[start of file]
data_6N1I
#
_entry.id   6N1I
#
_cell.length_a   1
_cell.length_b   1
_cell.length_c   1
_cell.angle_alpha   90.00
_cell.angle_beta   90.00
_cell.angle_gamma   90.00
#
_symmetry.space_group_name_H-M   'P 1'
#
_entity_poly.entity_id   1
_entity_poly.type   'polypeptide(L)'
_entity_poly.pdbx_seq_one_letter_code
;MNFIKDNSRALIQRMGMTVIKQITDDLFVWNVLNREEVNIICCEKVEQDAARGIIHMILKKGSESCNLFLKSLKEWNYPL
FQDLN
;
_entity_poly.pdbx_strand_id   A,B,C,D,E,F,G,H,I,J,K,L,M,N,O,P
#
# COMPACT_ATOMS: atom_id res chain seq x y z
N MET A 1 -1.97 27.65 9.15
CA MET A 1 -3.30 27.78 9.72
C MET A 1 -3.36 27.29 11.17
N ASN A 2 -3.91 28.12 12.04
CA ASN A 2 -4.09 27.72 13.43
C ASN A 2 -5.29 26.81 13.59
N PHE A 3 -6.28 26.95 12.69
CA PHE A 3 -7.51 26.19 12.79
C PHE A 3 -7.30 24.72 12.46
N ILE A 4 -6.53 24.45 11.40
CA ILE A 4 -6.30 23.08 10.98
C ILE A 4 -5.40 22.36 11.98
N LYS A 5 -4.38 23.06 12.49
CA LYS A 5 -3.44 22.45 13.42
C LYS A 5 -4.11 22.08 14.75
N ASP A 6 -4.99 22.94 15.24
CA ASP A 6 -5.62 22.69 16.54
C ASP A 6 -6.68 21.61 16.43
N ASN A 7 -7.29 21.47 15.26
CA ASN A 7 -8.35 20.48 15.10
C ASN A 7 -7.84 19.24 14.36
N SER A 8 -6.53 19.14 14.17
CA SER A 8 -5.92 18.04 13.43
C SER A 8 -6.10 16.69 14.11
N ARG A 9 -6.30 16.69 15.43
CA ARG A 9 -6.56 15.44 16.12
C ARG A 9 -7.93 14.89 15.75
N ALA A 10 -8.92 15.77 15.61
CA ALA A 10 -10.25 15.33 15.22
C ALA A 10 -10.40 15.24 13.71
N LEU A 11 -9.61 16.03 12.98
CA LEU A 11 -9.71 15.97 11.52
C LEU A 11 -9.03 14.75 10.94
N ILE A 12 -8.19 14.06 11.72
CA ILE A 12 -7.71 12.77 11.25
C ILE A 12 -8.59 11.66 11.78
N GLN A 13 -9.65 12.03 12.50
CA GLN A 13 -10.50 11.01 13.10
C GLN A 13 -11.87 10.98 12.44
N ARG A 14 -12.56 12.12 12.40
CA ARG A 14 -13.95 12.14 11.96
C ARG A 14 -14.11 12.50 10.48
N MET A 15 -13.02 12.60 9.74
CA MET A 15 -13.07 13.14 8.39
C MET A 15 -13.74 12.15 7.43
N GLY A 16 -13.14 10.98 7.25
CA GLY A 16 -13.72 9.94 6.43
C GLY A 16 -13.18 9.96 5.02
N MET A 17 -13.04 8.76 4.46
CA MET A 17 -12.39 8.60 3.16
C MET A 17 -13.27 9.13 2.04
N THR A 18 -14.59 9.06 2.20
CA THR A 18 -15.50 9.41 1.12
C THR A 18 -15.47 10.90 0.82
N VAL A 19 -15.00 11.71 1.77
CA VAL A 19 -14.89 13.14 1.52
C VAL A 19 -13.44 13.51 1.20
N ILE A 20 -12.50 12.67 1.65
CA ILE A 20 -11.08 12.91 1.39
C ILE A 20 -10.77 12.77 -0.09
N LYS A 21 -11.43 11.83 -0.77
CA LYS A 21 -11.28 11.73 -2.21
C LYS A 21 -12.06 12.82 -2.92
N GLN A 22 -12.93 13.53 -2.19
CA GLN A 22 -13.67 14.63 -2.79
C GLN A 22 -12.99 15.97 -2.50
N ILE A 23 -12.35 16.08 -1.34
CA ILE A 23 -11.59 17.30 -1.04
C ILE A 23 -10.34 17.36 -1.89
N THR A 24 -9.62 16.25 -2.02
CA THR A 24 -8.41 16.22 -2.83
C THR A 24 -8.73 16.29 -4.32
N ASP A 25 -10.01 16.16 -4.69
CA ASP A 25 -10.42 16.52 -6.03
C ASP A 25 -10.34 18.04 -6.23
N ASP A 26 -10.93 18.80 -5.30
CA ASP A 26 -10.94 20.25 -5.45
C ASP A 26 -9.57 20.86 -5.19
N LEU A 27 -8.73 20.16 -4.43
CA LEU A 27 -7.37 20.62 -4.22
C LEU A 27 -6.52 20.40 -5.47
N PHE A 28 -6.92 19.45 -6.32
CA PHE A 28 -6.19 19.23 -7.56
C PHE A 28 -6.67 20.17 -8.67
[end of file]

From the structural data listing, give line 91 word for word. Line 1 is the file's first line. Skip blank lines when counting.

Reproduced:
C ILE A 23 -10.34 17.36 -1.89